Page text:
'We've lost our self-respect, we feel like a bunch of insects, but don't you worry buddy, here he comes..."
And here he comes. Cast across the alcoves and colonnades of the Brixton Academy through a smog - is it dry ice, or is it Marlboro? - Nick Cave's shadow looks murderous and macabre, like something from a children's puppet show of Richard III. This, you understand, will not be an accident.
The real thing, with his rodent nose and simian skull, resembles an off-duty pall bearer in his ill-fitting black suit and open-necked white shirt, and is barely less chilling an apparition. I reckon he could be Elvis if he'd survived the toilet incident and went on the Atkins. My girlfriend reckons he's like Alan Rickman blaspheming over Celtic folk.
Nick Cave never changes. Much. This occurs to me when I realise that this is the third time I've reviewed Nick Cave And The Bad Seeds in four years (er, sorry). Dedication is rewarding, if you have the temperament. Every song starts with a minor chord, but there are people here tonight - they mostly look as though they served their time in the Goth Wars (you can see it in the way they do their eyebrows, and their reluctance to wear any colour other than black) - who can identify which minor chord, and applaud wildly with recognition. But equally, you can drift away for a couple of albums and then pick up the thread. (And given Cave's intimidatingly prolific output of late - it's reached a rate of one album per year, and the latest one is a double - it's forgiveable.)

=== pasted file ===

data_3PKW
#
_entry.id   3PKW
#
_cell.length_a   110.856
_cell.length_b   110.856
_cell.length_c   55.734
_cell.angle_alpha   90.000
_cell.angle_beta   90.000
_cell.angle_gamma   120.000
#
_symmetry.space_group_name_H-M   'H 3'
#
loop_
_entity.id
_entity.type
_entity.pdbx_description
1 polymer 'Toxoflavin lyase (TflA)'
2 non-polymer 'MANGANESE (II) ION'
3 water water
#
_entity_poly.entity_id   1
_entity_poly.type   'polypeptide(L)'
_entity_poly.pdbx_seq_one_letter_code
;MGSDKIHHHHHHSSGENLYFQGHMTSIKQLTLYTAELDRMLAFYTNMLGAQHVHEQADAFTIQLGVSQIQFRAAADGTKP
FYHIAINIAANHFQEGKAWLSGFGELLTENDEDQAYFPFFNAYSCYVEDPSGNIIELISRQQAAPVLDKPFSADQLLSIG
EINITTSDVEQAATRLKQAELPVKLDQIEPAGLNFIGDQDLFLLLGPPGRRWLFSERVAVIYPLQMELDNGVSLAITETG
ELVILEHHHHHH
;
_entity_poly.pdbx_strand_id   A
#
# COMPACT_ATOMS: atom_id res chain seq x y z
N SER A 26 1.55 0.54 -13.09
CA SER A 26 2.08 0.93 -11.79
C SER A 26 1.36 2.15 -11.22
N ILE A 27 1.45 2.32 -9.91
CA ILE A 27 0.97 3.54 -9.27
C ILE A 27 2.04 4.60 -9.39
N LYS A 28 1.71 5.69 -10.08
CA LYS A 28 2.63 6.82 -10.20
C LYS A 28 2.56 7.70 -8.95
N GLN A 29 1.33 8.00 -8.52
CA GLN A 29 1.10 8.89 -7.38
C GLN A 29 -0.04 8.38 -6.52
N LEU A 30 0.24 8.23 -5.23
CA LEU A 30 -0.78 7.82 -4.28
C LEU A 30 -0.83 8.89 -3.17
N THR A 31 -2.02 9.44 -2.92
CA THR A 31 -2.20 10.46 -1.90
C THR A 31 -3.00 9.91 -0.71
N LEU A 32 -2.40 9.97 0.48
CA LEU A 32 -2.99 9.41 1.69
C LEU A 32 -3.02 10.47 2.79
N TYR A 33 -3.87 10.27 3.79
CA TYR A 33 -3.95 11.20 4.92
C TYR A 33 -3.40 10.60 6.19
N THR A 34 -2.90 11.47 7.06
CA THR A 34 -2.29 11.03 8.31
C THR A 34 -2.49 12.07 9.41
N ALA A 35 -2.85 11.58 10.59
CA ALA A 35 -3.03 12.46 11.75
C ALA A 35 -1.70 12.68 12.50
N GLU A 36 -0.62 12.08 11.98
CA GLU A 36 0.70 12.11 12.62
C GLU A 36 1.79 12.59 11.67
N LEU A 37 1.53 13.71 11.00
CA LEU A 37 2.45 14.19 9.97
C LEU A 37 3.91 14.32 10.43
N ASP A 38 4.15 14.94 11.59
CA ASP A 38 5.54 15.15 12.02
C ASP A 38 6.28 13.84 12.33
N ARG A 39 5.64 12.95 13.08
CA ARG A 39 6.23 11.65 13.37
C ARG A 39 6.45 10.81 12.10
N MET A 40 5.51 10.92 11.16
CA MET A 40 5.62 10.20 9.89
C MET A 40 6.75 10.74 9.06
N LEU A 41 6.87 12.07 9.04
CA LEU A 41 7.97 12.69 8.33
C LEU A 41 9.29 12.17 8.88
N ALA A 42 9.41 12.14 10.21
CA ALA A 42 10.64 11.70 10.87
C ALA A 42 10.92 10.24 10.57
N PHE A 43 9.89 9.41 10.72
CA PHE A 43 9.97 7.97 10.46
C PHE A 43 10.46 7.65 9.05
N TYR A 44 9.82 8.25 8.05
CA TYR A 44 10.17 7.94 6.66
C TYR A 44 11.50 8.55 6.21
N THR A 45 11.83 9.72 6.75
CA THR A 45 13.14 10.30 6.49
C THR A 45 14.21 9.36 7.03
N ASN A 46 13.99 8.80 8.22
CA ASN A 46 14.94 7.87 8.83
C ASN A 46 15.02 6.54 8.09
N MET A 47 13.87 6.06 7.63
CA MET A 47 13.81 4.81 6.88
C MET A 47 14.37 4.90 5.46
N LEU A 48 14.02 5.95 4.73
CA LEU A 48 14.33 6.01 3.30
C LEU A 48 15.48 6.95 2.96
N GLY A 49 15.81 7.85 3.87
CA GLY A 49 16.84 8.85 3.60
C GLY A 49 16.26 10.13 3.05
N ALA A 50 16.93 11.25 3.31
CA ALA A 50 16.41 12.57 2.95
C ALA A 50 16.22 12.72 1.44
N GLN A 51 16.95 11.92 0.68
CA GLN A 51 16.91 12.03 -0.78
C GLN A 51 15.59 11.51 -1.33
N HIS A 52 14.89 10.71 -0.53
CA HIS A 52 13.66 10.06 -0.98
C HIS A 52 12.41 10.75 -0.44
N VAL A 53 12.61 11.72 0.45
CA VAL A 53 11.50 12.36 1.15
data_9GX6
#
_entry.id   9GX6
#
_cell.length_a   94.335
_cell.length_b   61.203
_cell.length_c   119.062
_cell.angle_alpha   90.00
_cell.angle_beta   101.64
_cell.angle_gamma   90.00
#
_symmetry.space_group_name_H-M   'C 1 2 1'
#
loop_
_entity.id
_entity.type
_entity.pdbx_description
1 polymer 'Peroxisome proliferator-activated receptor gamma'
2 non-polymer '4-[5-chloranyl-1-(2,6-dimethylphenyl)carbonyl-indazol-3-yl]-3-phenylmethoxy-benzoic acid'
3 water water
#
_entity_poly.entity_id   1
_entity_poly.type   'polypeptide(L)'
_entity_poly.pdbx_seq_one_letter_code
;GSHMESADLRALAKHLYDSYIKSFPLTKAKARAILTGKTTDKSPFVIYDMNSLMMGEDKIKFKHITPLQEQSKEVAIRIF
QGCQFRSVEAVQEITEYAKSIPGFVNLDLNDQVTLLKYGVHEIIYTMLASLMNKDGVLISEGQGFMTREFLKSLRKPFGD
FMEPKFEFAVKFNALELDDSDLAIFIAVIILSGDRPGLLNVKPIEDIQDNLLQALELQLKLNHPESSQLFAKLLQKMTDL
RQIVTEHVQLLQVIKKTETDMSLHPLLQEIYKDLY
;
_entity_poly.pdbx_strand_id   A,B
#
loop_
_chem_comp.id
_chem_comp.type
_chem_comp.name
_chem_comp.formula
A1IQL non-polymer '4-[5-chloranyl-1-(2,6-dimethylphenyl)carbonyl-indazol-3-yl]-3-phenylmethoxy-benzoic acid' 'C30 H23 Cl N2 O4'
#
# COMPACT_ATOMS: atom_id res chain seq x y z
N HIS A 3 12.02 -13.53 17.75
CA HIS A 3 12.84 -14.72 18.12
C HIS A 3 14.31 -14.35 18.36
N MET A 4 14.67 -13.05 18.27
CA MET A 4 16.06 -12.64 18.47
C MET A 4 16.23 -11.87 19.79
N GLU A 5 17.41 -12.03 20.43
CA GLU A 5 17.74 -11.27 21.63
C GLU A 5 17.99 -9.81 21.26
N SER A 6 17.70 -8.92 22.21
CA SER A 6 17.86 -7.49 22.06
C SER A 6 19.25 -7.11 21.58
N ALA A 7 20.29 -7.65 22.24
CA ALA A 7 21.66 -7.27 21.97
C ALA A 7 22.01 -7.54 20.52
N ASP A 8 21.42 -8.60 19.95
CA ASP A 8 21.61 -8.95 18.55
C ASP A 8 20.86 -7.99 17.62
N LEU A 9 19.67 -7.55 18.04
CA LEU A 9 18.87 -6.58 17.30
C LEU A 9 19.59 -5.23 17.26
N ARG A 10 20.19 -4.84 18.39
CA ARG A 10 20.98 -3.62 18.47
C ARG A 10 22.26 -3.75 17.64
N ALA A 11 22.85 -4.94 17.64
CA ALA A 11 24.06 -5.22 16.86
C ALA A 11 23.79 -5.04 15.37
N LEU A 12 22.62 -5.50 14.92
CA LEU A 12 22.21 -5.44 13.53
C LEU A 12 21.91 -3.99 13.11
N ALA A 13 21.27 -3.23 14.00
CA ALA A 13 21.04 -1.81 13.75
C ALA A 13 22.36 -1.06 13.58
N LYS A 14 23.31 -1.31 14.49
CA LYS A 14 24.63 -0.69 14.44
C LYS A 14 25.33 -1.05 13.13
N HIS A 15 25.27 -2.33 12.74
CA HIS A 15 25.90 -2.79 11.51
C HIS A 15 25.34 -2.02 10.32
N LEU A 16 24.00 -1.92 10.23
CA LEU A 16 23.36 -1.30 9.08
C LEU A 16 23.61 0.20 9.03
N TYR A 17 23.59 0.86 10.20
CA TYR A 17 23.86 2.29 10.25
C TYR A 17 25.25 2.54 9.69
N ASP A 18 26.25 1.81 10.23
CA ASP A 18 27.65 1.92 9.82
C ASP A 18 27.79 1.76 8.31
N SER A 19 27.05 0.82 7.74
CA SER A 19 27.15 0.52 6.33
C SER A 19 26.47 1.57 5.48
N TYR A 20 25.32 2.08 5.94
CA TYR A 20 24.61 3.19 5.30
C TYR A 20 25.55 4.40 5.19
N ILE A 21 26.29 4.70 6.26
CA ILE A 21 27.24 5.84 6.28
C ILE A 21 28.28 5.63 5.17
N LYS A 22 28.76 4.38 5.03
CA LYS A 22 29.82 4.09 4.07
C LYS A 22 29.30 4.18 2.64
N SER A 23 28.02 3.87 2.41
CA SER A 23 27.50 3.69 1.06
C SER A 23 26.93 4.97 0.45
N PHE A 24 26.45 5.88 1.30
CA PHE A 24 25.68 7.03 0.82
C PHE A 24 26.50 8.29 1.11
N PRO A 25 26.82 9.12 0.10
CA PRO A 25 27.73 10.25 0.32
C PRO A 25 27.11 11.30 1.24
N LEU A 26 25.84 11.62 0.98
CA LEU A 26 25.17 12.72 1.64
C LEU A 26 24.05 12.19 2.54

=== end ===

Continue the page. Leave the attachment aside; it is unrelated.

This is why, even though the first half of tonight's show is taken from Abattoir Blues/The Lyre Of Orpheus, it doesn't feel unfamiliar or cold to the ear. The musical styles - somnolent C&W, wild rollicking rockabilly, gothic Sinatra ballads and maybe a little too much dusty spaghetti gospel - purveyed by the Bad Seedsare the same as they ever were.
As he moves further into his fifth decade, Cave continues to elide the division between the respectable poet and the wild animal. If there has been a perceptible shift, it's in the direction of humour. "Oh mama," he has his choir chanting mournfully, "oh mama..." before he delivers the pay-off rhyme, "what a bummer." On "God Is In The House", his wry depiction of a devoutly religious, deeply uneventful community ("we've painted all our kittens white, so we can see them in the night..."), he quietens the whole auditorium down with a stage whisper, then gets everyone to shout "Hallelujah!"
For the encores, they give in and wheel out the hits. "Red Right Hand" is as overwhelming as crashing thunder, then as quiet and restless as the ocean, "Deanna" (with its lines about 'Ku Klux furniture') is brutal bubblegum.
He ends, of course, with "The Mercy Seat", a song praised to the skies, and immortalised by Johnny Cash. Of all the songs written from the point of view of a convicted murderer about to be fried in the electric chair and comparing his plight to that of Christ on the cross, this is surely the finest.